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Originally Posted by sgeeeee
Well, it would be nice if you could give us advanced warning of the "correction", but I would be happy if you could identify the final "correction" right after it happens. Either way works for me.
Ok, forget the correction. I'm just gonna let some money sit it out awhile
while I get rid of a few expensive/poorly-rated actively-managed turkeys
(that I've managed to acquire over the years) and move to index stuff.

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Re: profit taking and equity re-allocation
Old 10-06-2006, 02:47 AM   #15
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Re: profit taking and equity re-allocation

Quote:
Originally Posted by brewer12345
If you are at your allocations, leave it be. However, it is never a bad time to switch funds within the same asset class if you can chop management costs by doing so (taxes aside). So go ahead and move money from a more expensive large cap fund to a cheaper one, for example.
I wouldnt switch just based on managment fee's. thats secondary to performance.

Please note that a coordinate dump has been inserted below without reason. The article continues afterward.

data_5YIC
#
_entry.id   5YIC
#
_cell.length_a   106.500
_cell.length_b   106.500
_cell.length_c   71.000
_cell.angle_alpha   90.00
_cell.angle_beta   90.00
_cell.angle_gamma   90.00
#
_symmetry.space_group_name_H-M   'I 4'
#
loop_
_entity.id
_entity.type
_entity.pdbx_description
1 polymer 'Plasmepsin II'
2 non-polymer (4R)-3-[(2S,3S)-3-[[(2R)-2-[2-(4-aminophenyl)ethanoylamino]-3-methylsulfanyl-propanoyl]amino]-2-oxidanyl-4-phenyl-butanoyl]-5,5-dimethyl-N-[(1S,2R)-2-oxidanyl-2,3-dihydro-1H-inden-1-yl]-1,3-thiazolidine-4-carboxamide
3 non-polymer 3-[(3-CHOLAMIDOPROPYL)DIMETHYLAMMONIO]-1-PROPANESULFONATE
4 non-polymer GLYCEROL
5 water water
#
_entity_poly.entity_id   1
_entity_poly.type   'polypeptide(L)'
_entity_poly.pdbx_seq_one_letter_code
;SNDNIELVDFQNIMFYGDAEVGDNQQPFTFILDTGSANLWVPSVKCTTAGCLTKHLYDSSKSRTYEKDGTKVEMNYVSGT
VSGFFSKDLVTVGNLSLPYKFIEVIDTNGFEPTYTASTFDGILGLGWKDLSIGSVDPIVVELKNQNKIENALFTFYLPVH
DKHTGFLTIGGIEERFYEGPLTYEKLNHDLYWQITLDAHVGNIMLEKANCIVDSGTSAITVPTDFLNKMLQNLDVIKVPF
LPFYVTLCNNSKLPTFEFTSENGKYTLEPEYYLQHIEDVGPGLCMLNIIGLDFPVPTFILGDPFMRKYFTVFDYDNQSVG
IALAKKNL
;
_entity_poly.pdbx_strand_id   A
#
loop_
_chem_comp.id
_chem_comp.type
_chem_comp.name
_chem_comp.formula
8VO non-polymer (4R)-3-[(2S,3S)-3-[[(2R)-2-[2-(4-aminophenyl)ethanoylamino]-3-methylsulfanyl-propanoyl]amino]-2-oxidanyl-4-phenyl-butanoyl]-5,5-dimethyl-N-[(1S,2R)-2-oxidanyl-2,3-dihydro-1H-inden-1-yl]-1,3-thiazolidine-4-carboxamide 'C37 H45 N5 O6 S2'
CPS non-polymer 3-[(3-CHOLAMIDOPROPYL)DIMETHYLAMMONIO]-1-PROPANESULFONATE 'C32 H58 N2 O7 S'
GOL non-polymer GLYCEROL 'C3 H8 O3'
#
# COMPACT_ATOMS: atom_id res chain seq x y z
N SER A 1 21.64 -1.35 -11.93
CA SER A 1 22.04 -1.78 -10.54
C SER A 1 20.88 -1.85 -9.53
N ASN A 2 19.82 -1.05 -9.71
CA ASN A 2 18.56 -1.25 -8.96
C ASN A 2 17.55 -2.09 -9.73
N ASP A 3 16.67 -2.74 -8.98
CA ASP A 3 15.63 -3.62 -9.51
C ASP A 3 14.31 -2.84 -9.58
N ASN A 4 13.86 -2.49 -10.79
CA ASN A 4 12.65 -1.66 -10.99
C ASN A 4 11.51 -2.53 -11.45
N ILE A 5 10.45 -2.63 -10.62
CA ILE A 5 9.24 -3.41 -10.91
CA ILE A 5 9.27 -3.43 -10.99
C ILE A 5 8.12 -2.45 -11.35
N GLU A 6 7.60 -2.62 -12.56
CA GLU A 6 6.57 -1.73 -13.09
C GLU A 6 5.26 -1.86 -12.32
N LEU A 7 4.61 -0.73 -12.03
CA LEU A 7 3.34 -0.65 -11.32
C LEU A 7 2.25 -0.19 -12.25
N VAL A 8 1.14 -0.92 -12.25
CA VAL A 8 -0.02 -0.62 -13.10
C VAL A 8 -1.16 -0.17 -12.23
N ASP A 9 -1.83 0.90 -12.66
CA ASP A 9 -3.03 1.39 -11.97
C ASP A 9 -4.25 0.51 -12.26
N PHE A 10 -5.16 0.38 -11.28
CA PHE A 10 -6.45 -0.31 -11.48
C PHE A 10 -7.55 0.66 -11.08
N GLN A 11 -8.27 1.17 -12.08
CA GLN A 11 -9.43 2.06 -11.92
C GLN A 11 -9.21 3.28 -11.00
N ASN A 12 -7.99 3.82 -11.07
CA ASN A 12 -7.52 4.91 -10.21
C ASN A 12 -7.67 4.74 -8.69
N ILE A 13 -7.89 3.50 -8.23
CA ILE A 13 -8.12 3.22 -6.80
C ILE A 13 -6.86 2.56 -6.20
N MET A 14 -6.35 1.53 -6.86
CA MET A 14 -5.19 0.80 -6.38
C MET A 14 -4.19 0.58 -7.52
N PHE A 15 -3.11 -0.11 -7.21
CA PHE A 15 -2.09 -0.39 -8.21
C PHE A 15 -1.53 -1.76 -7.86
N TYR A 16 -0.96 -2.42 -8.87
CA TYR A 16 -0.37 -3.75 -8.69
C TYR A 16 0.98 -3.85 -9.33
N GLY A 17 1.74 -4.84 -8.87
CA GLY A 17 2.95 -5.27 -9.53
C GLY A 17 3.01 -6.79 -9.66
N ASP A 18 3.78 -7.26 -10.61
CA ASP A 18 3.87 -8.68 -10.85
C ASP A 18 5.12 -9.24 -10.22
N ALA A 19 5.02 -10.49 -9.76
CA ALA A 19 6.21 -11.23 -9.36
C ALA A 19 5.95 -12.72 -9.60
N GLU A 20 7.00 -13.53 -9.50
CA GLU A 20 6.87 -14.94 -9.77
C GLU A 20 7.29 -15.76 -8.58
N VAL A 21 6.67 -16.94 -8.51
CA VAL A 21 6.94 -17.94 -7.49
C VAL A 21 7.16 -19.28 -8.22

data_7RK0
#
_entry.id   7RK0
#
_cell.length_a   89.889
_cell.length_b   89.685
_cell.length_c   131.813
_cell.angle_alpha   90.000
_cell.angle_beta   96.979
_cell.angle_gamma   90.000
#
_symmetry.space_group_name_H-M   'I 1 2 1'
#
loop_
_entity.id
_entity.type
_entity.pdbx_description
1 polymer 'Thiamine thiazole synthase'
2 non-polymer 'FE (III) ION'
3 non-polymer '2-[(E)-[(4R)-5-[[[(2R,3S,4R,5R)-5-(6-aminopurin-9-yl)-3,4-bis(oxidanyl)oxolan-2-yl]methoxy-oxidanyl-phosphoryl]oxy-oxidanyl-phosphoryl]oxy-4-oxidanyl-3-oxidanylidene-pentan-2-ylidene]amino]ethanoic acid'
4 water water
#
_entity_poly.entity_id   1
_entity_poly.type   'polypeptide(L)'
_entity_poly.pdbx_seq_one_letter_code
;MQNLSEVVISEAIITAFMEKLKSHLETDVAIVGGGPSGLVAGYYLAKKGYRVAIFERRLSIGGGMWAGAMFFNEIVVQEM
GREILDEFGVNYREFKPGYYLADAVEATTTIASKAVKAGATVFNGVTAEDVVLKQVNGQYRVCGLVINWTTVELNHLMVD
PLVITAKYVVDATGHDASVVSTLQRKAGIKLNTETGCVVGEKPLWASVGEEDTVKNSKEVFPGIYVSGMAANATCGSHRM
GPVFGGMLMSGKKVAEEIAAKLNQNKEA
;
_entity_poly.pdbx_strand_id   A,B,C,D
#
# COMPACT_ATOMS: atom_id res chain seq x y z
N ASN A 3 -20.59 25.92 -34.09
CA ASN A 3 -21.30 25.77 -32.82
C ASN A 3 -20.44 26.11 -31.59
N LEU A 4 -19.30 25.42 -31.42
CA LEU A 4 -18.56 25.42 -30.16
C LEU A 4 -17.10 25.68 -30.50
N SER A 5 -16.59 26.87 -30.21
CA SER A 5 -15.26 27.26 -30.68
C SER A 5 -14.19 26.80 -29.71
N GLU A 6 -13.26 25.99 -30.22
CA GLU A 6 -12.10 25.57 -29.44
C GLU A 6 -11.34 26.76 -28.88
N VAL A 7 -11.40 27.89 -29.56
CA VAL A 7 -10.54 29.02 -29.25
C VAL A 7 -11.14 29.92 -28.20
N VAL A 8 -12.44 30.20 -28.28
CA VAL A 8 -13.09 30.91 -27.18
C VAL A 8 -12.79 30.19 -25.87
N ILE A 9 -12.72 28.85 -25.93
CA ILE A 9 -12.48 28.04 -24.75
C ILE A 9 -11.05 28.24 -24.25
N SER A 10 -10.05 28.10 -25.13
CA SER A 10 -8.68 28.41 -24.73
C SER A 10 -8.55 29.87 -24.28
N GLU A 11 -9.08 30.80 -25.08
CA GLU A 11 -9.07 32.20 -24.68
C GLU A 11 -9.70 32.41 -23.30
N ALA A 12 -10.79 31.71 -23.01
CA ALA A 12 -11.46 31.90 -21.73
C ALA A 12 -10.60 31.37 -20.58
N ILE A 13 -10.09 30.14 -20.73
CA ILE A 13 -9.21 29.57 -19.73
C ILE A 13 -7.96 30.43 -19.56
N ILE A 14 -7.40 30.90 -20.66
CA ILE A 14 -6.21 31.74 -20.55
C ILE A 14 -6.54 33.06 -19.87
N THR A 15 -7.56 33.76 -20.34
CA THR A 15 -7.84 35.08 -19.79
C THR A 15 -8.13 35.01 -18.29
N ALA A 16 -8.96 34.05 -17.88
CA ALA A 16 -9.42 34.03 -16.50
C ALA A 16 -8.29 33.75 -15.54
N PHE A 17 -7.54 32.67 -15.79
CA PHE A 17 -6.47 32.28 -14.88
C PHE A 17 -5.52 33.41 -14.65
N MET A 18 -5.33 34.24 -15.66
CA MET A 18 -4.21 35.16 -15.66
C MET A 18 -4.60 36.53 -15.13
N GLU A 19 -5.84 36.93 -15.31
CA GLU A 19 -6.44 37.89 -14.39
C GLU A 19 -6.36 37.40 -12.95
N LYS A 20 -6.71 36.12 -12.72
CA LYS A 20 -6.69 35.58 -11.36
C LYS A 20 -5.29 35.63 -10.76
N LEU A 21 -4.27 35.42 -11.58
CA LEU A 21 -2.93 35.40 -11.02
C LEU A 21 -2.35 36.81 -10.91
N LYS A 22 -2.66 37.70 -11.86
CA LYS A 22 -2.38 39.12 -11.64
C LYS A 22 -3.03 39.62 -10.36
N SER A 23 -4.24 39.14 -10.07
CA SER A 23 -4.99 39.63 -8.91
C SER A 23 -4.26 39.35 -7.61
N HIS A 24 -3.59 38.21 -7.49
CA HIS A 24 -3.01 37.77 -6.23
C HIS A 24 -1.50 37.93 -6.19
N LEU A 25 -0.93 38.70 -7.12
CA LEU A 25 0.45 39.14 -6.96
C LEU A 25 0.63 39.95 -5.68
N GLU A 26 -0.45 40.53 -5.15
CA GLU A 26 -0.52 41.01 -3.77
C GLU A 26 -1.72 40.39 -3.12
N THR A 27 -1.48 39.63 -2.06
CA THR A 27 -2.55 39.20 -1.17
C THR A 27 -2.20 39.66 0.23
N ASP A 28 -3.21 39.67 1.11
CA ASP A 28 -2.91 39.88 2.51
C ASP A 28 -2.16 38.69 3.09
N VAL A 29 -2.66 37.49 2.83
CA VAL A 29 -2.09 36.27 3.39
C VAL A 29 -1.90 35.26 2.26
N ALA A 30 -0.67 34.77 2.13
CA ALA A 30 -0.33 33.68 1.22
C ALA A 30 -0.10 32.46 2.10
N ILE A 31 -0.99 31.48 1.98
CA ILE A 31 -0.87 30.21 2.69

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Re: profit taking and equity re-allocation
Old 10-06-2006, 07:26 AM   #16
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Re: profit taking and equity re-allocation

i'm willing to concede on the "sunk cost" basis ... it is indeed an irrelevant cost at this point (i need to remember: think before typing). BUT, if the performance remains good and the ers are modest, it then begs the question why one bought and paid the load in the first place!

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Re: profit taking and equity re-allocation
Old 10-06-2006, 08:09 AM   #17
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Re: profit taking and equity re-allocation